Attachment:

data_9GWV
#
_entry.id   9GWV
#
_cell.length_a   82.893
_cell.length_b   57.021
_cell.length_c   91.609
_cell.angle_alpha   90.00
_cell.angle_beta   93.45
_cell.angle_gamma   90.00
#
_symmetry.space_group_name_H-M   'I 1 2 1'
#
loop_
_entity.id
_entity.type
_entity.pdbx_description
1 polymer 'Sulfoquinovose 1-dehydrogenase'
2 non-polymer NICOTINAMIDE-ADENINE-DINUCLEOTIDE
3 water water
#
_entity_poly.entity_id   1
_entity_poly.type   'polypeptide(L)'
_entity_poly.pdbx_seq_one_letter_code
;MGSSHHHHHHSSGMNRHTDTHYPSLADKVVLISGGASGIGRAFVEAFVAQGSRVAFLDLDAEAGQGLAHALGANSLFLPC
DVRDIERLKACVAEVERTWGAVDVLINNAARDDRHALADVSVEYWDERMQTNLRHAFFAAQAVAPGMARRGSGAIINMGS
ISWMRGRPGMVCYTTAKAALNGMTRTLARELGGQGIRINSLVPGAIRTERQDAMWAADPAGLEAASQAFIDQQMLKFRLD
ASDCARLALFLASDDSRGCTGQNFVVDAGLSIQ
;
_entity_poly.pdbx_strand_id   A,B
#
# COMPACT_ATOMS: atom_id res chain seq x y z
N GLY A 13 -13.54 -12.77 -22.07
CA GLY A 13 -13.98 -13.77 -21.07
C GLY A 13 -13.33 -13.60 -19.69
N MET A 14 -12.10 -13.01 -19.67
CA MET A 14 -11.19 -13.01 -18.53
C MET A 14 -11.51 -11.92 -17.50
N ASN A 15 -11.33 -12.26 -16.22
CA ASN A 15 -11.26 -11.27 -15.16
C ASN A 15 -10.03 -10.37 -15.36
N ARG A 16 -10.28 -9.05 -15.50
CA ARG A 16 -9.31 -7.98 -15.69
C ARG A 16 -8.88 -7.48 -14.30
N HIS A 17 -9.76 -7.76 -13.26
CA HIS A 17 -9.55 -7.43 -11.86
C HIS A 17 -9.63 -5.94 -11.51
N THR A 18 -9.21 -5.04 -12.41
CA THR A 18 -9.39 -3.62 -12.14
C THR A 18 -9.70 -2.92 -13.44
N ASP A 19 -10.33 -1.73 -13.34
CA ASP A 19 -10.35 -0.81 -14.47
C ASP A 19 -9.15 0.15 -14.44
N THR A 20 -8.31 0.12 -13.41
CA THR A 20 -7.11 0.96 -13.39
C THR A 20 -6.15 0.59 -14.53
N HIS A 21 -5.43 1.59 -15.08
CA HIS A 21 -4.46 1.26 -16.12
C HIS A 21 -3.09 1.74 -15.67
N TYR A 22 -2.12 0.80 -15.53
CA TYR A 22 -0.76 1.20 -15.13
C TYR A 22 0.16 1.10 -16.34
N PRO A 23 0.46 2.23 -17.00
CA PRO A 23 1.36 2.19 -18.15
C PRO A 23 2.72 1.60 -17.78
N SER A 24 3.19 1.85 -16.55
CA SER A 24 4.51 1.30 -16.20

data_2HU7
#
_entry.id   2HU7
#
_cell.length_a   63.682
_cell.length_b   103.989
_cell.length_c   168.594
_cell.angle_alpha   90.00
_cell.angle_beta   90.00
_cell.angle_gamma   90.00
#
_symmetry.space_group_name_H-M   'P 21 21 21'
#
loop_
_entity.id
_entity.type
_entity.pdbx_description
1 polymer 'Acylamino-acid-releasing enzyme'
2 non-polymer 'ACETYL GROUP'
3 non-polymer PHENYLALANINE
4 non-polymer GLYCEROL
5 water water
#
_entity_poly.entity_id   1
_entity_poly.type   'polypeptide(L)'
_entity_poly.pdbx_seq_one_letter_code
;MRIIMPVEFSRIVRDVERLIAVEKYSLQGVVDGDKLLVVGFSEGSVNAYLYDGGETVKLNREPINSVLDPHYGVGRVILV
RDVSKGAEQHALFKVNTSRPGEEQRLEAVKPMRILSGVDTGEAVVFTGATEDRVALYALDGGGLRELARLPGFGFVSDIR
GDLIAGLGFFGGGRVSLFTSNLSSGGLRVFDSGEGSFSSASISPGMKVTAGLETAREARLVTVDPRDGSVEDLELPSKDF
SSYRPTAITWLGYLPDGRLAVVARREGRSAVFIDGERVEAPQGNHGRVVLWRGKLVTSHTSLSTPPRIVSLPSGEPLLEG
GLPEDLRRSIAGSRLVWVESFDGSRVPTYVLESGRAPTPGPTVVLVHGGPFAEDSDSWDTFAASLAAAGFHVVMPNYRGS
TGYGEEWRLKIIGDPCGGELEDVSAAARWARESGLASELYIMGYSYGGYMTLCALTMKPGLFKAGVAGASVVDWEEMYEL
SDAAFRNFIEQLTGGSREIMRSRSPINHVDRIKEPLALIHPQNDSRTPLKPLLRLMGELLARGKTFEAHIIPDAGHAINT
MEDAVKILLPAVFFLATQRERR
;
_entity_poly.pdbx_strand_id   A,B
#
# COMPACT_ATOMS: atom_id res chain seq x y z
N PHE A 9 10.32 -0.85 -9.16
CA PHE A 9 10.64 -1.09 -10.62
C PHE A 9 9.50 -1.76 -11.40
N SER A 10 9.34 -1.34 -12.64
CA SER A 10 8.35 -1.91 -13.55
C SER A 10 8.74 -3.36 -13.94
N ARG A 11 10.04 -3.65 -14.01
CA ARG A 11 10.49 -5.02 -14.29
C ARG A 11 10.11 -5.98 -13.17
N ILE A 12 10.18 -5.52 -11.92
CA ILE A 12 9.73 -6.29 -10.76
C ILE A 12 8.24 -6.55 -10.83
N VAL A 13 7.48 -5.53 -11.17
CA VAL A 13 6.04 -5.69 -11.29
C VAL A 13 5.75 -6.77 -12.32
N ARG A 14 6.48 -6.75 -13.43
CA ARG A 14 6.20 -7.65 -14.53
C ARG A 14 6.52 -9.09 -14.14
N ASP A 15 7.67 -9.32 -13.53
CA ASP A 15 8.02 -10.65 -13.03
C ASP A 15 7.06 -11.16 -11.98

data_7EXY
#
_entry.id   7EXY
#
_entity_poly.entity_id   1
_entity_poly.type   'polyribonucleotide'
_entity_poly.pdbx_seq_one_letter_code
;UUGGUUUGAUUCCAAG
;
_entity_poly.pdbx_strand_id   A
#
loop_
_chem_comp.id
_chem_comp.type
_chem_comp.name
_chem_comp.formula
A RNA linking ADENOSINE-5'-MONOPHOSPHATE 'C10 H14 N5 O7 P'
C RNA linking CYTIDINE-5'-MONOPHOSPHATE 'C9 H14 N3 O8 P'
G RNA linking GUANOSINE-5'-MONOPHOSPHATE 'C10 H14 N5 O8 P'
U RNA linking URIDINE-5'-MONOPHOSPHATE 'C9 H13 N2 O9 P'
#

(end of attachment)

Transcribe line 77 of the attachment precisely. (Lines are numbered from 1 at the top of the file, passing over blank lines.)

_cell.angle_gamma   90.00